Presser for coming Miss Lou book and 2-part movie


No Cuss Cuss: All One-Love for Louise Bennett-Coverley
 Photos and Story by Stephen Weir for Caribbean Camera
Tania Hernandes channels Miss Lou
A Thursday evening Harbourfront event to promote a coming book and movie about the life of the Jamaican Canadian Miss Lou began with actress singer Tania Hernandez channeling the poet with the recital of her Noh Lickle Twang.  Wearing a costume befitting Miss Lou and using the pantomime acting style she was known for, Hernandez and several other guests spoke in the  patois that only a born and raised in Jamaica can fully understand.
Noh Lickle Twang is one of Miss Lou’s (Louise Bennett Coverley) most beloved poems.  It tells a mother’s story of the return of her son to Jamaica after working in the US for six months. She is upset, in a humorous way that the prodigal son has returned without leaving his “patwah” behind.

“Yuh mean yuh go dah Merica
An spen six whole mont deh,
An come back not a piece better
Dan how yuh did go weh?”

Louise Simone Bennett-Coverley or Miss Lou was born in Jamaica on September 7th, 1919 and died in Toronto at the age of 88. The “the mother of Jamaican culture” was a linguist, a poet, an actress, a humourist, as well as a pioneer of Jamaican patois.  Beginning in the 50s she wrote and performed patwah and is credited with giving the language world recognition.
Late last week, just a year from what would be her 100th birthday, family, friends and fans staged a press conference and performance event to spotlight plans to make a movie and publish a book about Lou.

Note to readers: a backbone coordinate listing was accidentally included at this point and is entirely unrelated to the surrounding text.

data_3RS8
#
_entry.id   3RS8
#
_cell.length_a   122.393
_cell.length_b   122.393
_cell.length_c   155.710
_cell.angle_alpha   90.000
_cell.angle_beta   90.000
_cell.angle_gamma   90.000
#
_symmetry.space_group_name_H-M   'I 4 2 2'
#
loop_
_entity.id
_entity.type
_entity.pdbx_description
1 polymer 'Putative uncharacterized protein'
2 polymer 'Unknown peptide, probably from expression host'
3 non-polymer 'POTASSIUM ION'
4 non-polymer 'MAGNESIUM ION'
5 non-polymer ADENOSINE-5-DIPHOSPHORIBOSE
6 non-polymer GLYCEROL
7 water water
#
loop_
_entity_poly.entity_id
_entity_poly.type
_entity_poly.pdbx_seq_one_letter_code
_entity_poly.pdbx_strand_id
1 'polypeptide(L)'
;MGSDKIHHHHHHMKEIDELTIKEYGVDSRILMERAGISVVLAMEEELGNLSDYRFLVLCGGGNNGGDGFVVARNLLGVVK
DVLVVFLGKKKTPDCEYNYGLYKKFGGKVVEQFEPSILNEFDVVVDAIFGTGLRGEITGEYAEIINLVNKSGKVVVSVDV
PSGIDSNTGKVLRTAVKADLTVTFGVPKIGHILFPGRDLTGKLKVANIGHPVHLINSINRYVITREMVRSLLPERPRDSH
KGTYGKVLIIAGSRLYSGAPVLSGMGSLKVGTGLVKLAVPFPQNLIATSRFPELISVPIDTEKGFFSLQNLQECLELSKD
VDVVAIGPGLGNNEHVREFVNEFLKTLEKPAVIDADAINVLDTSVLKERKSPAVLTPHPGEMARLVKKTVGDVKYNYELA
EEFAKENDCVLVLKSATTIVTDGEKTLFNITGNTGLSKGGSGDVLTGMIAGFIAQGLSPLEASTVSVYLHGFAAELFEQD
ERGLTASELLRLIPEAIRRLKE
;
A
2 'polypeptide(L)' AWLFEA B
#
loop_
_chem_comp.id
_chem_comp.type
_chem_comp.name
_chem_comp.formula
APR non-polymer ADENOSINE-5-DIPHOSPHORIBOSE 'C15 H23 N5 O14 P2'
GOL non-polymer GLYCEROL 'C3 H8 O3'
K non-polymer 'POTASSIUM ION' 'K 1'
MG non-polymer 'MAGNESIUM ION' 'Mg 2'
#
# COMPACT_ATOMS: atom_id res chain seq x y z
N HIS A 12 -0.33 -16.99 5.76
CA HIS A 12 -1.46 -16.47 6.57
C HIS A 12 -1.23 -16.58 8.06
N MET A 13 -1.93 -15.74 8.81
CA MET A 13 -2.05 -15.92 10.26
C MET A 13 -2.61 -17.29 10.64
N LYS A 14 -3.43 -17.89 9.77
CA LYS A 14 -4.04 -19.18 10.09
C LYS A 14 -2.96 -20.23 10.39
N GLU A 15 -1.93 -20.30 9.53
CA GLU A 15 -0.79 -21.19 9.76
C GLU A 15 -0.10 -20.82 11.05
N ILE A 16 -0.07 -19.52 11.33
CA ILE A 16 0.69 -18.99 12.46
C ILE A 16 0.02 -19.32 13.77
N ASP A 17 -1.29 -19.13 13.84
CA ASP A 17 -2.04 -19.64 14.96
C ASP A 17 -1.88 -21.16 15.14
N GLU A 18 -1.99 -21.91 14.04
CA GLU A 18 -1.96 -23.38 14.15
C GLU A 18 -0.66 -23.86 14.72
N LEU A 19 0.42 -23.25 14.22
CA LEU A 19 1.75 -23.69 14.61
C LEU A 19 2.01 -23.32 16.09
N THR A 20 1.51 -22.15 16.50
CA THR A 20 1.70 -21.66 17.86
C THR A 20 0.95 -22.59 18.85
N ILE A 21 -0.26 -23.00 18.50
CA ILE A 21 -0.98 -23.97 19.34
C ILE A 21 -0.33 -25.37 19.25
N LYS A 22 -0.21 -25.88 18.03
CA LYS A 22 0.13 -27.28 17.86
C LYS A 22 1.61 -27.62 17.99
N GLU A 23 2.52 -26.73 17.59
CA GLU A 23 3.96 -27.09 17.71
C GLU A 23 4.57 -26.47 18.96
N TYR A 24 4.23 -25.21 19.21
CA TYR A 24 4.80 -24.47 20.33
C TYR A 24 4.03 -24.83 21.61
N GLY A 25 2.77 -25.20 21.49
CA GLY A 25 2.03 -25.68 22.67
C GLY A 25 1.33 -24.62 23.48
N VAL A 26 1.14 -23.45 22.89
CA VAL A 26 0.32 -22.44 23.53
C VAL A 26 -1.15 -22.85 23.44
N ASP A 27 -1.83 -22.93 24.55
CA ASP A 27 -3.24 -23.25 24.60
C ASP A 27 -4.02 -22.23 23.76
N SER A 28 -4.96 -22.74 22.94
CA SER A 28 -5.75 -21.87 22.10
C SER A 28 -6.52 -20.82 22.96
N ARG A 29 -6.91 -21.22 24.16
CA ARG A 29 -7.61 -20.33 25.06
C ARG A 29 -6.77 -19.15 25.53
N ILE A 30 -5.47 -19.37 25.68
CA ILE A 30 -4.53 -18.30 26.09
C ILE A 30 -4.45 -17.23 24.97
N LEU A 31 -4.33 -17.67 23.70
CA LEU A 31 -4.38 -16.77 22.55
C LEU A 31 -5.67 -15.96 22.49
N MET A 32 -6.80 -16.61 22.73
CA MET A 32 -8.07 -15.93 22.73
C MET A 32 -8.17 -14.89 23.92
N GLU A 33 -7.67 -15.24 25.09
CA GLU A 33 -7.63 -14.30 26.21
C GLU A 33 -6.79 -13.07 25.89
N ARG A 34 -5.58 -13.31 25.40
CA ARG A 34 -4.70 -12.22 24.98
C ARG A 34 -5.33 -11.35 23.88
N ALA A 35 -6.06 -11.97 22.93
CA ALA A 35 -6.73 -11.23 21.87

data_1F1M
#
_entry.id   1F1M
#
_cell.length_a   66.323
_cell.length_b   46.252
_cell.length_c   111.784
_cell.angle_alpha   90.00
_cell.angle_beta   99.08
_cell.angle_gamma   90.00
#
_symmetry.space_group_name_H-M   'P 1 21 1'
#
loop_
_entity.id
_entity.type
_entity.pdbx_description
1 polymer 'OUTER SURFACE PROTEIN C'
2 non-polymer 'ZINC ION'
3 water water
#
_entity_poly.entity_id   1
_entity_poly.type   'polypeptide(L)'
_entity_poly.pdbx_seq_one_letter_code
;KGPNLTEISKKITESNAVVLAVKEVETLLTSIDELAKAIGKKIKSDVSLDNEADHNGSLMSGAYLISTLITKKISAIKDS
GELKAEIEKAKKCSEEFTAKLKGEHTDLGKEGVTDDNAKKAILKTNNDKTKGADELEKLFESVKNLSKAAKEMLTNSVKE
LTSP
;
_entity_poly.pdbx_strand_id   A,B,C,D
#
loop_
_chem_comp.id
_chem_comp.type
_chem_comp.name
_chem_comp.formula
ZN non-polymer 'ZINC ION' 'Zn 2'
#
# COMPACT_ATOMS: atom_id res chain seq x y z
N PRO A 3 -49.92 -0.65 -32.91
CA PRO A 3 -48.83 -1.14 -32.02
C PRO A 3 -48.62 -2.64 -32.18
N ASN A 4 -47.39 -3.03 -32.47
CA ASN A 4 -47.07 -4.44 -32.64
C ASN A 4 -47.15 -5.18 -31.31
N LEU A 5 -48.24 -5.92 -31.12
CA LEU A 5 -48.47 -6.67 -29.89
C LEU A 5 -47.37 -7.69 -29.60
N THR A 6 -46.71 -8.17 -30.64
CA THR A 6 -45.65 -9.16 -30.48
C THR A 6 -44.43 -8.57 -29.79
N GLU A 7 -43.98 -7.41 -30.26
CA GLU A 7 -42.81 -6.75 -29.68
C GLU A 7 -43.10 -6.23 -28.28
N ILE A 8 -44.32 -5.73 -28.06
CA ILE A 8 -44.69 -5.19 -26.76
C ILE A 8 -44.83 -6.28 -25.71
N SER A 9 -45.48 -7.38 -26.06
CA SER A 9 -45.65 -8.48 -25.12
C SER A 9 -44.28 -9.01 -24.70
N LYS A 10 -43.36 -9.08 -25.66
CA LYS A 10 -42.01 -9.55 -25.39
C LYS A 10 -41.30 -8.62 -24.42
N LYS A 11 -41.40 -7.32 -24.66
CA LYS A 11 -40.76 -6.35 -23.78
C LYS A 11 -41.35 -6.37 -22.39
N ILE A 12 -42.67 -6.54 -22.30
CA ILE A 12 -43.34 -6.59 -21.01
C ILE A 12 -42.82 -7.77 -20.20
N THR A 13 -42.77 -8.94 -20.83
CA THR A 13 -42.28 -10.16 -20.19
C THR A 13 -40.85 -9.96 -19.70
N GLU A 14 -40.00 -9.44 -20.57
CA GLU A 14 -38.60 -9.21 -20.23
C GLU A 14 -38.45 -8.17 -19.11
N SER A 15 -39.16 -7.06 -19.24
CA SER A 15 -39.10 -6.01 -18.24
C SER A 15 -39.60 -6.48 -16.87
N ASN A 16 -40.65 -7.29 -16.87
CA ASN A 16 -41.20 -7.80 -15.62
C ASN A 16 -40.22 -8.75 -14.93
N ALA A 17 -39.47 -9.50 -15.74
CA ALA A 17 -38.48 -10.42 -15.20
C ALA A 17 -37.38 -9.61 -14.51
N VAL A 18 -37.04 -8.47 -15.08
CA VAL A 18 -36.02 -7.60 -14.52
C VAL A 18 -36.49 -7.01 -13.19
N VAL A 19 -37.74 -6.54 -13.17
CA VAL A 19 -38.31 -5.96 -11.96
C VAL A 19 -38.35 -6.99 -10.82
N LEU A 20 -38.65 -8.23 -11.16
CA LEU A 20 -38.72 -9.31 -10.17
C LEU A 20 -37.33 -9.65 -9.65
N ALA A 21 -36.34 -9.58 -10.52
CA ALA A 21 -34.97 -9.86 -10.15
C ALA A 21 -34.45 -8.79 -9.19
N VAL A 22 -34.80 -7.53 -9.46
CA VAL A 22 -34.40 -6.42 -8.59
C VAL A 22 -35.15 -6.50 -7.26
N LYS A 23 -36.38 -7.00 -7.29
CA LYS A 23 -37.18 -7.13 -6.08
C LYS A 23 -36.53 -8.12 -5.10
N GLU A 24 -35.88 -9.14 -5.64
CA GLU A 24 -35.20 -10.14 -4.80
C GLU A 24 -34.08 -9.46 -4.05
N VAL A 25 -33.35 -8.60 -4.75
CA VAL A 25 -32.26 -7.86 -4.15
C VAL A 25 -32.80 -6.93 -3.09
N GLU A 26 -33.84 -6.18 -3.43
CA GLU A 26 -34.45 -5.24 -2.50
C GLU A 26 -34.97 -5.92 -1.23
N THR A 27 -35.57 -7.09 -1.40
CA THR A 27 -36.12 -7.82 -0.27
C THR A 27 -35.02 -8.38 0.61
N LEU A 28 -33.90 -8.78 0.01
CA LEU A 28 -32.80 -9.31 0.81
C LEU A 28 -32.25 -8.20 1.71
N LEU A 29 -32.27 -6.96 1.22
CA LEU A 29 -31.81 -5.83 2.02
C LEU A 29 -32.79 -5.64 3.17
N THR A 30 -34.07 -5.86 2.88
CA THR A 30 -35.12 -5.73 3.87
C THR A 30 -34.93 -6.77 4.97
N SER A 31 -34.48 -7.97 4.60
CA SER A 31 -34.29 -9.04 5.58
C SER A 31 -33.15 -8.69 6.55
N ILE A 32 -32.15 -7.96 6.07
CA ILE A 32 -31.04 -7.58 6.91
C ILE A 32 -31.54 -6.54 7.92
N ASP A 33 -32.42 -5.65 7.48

Miss Lou, the mother of Jamaican culture taught us, through her poetry, songs and humour how to reclaim our authentic voice,” read the press release handed out to the media in the Miss Lou Reading Room (located at Toronto’s Harbourfront). “Miss Lou is so important to Jamaica’s identity that many are advocating for her to be named a national hero.”
The group plan to release next year “Miss Lou Say, Walkgood!” It is to be a two-part 90-minute music documentary.  The film and companion coffee table book are meant to reanimate Miss Lou's classic stories, poems and songs.

Full House for Miss Lou Presser
At Harbourfront it was announced that Jamaican personalities including comedian Oliver Samuels, and dub poet Mutabaruka (Allan Hope) will narrate animated retellings of Miss Lou’s stories. “Internationally renowned artists like Freddie McGregor and Russell Peters will render snippets of Miss Lou’s Folk works as a tribute to the influence that Jamaican culture has had on their own art.”
Other stars on the filmmakers’ wish list include Olympian Usain Bolt, former Jamaican Prime Minister Portia Simpson, Ziggy Marley, and Grace Jones.

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